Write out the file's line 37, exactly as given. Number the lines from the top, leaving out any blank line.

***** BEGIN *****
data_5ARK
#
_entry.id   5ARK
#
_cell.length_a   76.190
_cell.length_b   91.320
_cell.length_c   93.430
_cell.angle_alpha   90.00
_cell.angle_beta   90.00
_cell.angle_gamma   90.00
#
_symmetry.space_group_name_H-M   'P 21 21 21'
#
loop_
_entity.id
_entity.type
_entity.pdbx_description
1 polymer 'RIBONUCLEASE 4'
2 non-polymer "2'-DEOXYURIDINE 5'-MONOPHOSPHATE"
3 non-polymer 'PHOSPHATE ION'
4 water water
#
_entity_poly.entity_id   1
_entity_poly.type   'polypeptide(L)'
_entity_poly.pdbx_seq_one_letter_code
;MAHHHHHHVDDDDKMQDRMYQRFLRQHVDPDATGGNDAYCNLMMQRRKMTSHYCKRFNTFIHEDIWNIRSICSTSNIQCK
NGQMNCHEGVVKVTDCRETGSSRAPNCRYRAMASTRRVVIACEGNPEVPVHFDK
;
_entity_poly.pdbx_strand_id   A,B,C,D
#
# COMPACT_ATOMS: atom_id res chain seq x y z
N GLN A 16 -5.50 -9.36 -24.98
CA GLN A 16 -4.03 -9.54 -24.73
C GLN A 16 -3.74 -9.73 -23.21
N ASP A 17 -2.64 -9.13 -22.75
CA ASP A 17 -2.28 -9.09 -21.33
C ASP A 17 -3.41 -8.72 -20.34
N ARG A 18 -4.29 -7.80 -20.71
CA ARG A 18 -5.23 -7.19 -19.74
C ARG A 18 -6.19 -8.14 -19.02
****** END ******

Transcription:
C ASP A 17 -3.41 -8.72 -20.34